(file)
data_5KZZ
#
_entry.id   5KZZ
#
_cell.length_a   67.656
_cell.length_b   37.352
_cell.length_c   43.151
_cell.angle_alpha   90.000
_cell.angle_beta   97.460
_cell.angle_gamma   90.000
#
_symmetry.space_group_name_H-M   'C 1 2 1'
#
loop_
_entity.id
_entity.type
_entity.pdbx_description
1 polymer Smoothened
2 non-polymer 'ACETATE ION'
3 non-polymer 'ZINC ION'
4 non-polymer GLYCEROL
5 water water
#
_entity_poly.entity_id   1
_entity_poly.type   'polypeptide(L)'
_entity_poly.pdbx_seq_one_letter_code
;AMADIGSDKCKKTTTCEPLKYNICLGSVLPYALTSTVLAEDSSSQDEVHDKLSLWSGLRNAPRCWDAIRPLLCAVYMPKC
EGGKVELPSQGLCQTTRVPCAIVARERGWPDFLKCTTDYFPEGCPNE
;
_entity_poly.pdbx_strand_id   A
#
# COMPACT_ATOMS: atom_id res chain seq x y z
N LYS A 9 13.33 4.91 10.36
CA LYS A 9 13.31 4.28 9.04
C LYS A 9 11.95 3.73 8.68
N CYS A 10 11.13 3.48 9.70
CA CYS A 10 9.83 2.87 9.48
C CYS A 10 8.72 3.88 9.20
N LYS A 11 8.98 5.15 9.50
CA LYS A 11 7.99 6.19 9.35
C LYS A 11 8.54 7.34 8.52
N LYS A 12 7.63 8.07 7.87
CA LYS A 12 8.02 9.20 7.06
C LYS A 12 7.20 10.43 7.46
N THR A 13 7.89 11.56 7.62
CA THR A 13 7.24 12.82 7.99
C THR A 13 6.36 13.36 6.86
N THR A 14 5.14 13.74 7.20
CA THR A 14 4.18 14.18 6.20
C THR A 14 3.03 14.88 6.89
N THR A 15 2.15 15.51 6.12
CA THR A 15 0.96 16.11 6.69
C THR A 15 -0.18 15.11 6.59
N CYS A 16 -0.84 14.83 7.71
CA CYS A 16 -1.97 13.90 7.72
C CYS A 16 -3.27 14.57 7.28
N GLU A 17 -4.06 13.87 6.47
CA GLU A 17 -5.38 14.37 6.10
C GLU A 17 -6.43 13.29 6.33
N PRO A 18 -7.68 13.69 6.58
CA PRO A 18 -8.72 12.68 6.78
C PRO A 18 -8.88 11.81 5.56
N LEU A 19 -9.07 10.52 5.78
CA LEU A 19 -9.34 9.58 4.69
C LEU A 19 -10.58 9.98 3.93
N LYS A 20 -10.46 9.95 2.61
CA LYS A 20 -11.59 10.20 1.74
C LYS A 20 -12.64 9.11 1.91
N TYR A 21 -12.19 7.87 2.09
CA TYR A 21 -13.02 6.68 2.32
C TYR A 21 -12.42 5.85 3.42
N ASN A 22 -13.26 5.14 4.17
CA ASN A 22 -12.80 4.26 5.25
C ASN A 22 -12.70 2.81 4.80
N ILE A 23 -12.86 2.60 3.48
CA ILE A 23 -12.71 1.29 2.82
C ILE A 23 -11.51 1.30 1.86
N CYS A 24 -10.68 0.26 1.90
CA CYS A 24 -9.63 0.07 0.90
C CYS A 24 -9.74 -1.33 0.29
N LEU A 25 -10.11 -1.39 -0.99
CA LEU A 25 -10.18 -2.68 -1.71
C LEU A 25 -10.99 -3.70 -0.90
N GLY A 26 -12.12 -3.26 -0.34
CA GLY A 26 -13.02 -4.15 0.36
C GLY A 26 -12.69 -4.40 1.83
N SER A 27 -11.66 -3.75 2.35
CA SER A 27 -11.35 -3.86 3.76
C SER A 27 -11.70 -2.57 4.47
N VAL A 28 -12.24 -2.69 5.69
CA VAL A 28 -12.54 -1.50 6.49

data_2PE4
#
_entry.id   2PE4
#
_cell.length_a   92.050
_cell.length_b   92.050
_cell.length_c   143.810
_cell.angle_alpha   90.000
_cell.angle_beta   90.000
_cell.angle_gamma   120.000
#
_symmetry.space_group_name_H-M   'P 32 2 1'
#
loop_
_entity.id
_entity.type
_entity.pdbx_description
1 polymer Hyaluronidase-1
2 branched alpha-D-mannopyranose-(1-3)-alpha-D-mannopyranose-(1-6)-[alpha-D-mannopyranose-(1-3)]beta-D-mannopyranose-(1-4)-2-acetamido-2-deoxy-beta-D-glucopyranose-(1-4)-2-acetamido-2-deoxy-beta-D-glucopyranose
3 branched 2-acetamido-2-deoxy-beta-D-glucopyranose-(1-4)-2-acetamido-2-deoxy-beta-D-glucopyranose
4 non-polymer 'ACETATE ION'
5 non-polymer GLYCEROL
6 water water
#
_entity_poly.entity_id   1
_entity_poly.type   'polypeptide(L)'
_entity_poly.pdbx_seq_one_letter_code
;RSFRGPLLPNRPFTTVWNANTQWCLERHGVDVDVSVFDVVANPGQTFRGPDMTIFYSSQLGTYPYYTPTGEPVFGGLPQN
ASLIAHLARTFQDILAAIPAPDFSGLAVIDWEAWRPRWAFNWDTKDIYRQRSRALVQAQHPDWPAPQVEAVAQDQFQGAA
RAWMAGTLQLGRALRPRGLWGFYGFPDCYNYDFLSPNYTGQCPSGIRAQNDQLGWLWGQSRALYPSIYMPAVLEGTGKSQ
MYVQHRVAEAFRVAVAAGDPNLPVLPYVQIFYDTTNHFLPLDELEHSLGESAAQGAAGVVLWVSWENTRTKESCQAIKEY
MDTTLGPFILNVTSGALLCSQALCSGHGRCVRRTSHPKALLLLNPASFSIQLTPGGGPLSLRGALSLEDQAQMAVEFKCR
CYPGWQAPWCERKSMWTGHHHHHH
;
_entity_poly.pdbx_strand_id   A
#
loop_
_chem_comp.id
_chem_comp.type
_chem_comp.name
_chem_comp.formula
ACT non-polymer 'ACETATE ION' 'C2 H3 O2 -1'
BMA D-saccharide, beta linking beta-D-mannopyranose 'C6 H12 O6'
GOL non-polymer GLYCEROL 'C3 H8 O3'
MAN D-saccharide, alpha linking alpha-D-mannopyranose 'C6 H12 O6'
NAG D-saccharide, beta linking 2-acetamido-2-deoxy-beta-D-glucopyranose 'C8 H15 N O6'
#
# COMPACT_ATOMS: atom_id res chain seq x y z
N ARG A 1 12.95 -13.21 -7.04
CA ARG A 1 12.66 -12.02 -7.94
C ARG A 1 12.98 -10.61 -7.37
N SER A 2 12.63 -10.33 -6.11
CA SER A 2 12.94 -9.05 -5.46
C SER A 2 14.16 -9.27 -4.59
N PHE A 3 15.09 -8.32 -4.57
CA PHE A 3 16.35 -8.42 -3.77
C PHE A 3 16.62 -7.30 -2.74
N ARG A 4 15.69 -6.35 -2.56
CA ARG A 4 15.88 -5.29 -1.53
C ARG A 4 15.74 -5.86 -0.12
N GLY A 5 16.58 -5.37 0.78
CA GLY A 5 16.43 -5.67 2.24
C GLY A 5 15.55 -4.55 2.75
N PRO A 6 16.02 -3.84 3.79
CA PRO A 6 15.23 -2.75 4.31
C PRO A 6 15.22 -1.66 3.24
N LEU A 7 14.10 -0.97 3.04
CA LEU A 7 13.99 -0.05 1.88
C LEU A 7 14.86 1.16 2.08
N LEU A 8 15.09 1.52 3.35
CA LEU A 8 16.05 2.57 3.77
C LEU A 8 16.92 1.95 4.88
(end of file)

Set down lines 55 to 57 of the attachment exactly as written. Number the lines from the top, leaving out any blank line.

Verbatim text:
CA CYS A 16 -1.97 13.90 7.72
C CYS A 16 -3.27 14.57 7.28
N GLU A 17 -4.06 13.87 6.47